Session Title

The Scottish Makars

Sponsoring Organization(s)

Special Session

Organizer Name

Ruth Oldman

Organizer Affiliation

Indiana Univ. of Pennsylvania

Presider Name

Ruth Oldman

Paper Title 1

Rhetorical Ductus and Middle Scots Aesthetics

Presenter 1 Name

R. James Goldstein

Presenter 1 Affiliation

Auburn Univ.

Paper Title 2

The Aureate Turn and Counter-Diction: Political Implications of Poetic Language from Lydgate to Dunbar

Presenter 2 Name

David Hadbawnik

Presenter 2 Affiliation

Univ. at Buffalo

Paper Title 3

The Makar and the "Ladeis Fair": William Dunbar and the Querelle des Femmes

Presenter 3 Name

Lucy R. Hinnie

Presenter 3 Affiliation

Univ. of Edinburgh

Start Date

16-5-2015 3:30 PM

Session Location

Schneider 1355

Description

Scottish literature is not often considered when studying the later medieval and early modern eras. When it is, select poems by specific poets--such as Robert Henryson or William Dunbar--are chosen to represent an entire dynamic and rich literary tradition. Much of the focus on these authors stems from the understanding they are "Scottish Chaucerians" and their works pay a great debt to the poetic style and influence of Geoffrey Chaucer. This term is limiting, however, as it defines the anthology of these "makars" as extensions of Chaucer's literary style. Much research has also been attributed to the nationalistic fervor of the makars. Understanding the patriotic nature of their works is critical when studying these Scottish authors as it is a common thread in literature, history, politics, and culture. This has also become a recurring theme in scholarly research, however, and has become a common purview when considering these works.

This session is designed to allow scholars to explore the contributions of these Scottish makars outside of the aforementioned realms. Although it is important to recognize these makars as nationalistic and influenced by Chaucer, it is also necessary to branch out from these two dominant scopes of study. The works of the makars can be examined through multiple theoretical and structural lenses, providing rich commentaries on Scottish society and contributing artistically to the medieval literary tradition.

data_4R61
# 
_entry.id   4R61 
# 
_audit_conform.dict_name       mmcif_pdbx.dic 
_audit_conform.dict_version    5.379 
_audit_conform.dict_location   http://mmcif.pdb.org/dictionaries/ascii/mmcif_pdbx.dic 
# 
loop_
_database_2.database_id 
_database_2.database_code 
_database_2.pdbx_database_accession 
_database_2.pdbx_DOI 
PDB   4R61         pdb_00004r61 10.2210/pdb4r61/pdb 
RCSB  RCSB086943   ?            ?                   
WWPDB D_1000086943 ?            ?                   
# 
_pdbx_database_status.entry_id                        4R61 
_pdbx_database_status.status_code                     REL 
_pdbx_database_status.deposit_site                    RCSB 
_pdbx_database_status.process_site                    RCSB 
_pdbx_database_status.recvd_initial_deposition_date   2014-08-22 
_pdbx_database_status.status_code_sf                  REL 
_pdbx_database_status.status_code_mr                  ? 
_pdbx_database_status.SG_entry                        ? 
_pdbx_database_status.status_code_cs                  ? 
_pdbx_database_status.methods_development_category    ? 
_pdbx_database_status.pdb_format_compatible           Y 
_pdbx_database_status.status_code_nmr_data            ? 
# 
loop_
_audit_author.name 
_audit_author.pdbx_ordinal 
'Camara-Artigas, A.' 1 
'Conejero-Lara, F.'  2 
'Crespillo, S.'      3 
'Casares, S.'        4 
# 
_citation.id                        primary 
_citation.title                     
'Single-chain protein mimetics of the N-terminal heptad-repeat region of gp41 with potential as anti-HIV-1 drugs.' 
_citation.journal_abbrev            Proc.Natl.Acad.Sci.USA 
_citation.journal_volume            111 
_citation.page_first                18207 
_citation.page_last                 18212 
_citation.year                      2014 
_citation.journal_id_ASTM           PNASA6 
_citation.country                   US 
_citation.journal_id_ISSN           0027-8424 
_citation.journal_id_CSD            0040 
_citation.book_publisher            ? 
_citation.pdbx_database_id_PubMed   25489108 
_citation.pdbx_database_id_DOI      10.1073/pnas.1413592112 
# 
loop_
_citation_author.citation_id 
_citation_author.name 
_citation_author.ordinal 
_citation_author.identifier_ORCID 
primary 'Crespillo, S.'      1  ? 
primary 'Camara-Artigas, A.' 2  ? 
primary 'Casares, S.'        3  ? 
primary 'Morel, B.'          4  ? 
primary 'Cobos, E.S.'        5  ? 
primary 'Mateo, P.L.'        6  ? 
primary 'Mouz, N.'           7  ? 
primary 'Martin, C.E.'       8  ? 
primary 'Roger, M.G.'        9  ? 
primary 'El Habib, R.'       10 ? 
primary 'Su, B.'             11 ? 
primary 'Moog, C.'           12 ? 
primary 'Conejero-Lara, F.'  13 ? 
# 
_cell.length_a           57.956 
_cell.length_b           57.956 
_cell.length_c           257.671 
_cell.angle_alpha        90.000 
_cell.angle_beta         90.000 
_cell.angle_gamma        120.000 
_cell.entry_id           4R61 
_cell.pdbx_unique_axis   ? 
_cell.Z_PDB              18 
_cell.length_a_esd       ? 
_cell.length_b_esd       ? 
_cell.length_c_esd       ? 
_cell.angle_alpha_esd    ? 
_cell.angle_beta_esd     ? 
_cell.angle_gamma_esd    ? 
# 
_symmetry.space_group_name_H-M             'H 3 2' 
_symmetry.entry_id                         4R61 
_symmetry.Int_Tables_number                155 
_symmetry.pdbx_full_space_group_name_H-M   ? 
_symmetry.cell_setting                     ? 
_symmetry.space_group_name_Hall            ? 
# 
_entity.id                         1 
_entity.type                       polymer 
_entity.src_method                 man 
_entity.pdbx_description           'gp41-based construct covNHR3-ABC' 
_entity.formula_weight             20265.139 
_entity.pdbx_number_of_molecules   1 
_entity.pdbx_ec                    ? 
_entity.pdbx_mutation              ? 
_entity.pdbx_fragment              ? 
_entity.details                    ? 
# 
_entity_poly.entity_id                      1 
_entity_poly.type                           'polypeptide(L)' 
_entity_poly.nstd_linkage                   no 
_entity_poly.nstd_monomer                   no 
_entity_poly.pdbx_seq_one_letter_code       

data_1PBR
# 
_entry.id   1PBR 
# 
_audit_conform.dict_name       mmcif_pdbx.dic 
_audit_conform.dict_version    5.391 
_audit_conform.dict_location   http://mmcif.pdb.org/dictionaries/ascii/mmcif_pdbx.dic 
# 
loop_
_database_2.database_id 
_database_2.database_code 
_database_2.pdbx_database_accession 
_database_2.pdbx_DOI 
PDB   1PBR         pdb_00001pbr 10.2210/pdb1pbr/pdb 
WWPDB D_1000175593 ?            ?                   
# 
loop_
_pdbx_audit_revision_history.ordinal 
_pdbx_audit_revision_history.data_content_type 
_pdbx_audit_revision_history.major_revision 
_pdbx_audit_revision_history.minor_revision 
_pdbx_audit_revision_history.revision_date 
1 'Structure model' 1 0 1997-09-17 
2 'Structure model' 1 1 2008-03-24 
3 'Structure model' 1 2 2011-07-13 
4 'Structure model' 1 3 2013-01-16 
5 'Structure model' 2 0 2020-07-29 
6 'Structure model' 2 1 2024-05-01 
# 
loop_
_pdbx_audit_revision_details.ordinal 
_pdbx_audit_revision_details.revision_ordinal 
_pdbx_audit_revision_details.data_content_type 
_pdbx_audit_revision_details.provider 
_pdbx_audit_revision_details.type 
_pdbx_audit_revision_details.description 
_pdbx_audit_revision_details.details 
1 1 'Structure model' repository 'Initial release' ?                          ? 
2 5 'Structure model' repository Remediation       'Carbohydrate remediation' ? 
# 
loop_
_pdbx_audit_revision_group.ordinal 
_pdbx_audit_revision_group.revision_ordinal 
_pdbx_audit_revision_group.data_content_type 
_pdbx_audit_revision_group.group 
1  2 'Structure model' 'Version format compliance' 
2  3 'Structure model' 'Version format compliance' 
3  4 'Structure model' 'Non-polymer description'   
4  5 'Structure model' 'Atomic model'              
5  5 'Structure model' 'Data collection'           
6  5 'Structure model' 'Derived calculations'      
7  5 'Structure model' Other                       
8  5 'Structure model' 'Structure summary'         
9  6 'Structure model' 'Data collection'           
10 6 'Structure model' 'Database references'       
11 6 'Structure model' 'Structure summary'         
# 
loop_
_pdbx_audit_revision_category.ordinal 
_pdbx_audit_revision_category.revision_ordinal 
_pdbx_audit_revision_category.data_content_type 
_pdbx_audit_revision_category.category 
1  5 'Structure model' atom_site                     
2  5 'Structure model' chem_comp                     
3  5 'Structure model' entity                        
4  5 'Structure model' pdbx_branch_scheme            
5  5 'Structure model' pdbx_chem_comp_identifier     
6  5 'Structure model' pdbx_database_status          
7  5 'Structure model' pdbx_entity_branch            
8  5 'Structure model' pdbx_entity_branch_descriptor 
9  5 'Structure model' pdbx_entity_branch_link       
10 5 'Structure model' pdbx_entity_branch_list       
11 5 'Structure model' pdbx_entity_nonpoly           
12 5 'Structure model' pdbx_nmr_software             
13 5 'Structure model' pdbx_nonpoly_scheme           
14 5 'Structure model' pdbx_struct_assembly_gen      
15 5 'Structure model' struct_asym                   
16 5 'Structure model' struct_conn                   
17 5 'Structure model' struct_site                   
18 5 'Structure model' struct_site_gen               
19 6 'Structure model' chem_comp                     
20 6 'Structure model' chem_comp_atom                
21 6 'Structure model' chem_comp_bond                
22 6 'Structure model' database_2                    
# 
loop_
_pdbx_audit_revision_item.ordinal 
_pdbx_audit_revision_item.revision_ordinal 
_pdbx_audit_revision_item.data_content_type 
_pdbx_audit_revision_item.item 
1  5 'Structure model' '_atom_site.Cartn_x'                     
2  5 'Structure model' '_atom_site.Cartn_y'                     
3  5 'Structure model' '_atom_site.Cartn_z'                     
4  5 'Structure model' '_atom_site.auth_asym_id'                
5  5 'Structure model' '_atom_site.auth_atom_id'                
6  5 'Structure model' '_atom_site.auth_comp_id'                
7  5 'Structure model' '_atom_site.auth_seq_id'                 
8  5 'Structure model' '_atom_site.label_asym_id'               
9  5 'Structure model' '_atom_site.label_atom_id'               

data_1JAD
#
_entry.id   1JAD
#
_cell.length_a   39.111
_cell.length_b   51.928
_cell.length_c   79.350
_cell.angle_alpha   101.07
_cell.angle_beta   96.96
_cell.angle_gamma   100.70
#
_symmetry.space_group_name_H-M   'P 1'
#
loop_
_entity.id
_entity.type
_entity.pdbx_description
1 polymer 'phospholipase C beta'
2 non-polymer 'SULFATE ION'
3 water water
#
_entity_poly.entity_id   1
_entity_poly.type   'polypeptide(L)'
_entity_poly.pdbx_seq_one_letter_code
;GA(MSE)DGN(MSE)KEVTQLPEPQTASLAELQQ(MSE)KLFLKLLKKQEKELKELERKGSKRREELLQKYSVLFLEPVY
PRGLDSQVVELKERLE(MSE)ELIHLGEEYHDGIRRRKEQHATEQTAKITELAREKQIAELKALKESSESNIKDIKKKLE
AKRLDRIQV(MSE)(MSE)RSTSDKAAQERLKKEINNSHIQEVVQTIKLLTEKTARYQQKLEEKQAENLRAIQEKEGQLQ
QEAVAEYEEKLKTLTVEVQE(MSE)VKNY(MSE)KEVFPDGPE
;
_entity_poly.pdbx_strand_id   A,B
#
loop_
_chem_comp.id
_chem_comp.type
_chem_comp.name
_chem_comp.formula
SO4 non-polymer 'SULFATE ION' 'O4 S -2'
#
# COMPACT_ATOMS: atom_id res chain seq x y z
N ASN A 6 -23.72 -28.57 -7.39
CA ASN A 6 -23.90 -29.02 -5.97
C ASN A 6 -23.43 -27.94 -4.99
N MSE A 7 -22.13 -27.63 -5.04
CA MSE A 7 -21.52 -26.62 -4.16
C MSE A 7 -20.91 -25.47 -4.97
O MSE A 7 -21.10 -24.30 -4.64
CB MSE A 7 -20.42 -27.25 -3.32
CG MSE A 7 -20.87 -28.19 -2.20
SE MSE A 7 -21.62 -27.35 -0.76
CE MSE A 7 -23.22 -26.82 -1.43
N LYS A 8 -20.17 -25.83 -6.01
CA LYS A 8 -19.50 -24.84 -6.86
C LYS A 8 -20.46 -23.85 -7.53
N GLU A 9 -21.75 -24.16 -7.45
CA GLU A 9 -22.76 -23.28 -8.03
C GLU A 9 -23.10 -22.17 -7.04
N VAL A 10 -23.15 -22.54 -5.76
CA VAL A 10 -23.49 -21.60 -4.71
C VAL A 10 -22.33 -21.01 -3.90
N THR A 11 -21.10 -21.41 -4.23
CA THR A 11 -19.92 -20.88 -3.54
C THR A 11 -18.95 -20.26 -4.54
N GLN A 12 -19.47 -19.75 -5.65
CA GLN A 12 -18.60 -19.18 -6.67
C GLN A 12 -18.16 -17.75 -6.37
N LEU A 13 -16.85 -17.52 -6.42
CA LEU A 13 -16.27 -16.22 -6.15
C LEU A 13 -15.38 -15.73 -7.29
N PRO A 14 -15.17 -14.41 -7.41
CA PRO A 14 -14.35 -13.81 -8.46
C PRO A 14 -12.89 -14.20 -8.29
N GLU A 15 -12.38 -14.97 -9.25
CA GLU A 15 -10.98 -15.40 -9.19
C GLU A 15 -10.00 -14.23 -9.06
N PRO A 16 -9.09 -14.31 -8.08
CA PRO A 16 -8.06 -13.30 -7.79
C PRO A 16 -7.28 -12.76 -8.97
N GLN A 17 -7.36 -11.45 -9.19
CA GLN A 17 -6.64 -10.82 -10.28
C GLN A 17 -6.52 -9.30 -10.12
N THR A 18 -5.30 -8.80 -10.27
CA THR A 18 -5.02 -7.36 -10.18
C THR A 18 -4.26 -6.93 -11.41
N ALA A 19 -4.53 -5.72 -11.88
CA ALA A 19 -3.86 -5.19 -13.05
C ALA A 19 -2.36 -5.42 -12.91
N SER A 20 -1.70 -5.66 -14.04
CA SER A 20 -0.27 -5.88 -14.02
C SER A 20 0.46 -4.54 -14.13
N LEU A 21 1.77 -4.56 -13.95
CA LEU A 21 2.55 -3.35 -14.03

Ruth M.E. Oldman

This document is currently not available here.

Share

COinS
 
May 16th, 3:30 PM

The Scottish Makars

Schneider 1355

Scottish literature is not often considered when studying the later medieval and early modern eras. When it is, select poems by specific poets--such as Robert Henryson or William Dunbar--are chosen to represent an entire dynamic and rich literary tradition. Much of the focus on these authors stems from the understanding they are "Scottish Chaucerians" and their works pay a great debt to the poetic style and influence of Geoffrey Chaucer. This term is limiting, however, as it defines the anthology of these "makars" as extensions of Chaucer's literary style. Much research has also been attributed to the nationalistic fervor of the makars. Understanding the patriotic nature of their works is critical when studying these Scottish authors as it is a common thread in literature, history, politics, and culture. This has also become a recurring theme in scholarly research, however, and has become a common purview when considering these works.

This session is designed to allow scholars to explore the contributions of these Scottish makars outside of the aforementioned realms. Although it is important to recognize these makars as nationalistic and influenced by Chaucer, it is also necessary to branch out from these two dominant scopes of study. The works of the makars can be examined through multiple theoretical and structural lenses, providing rich commentaries on Scottish society and contributing artistically to the medieval literary tradition.

Ruth M.E. Oldman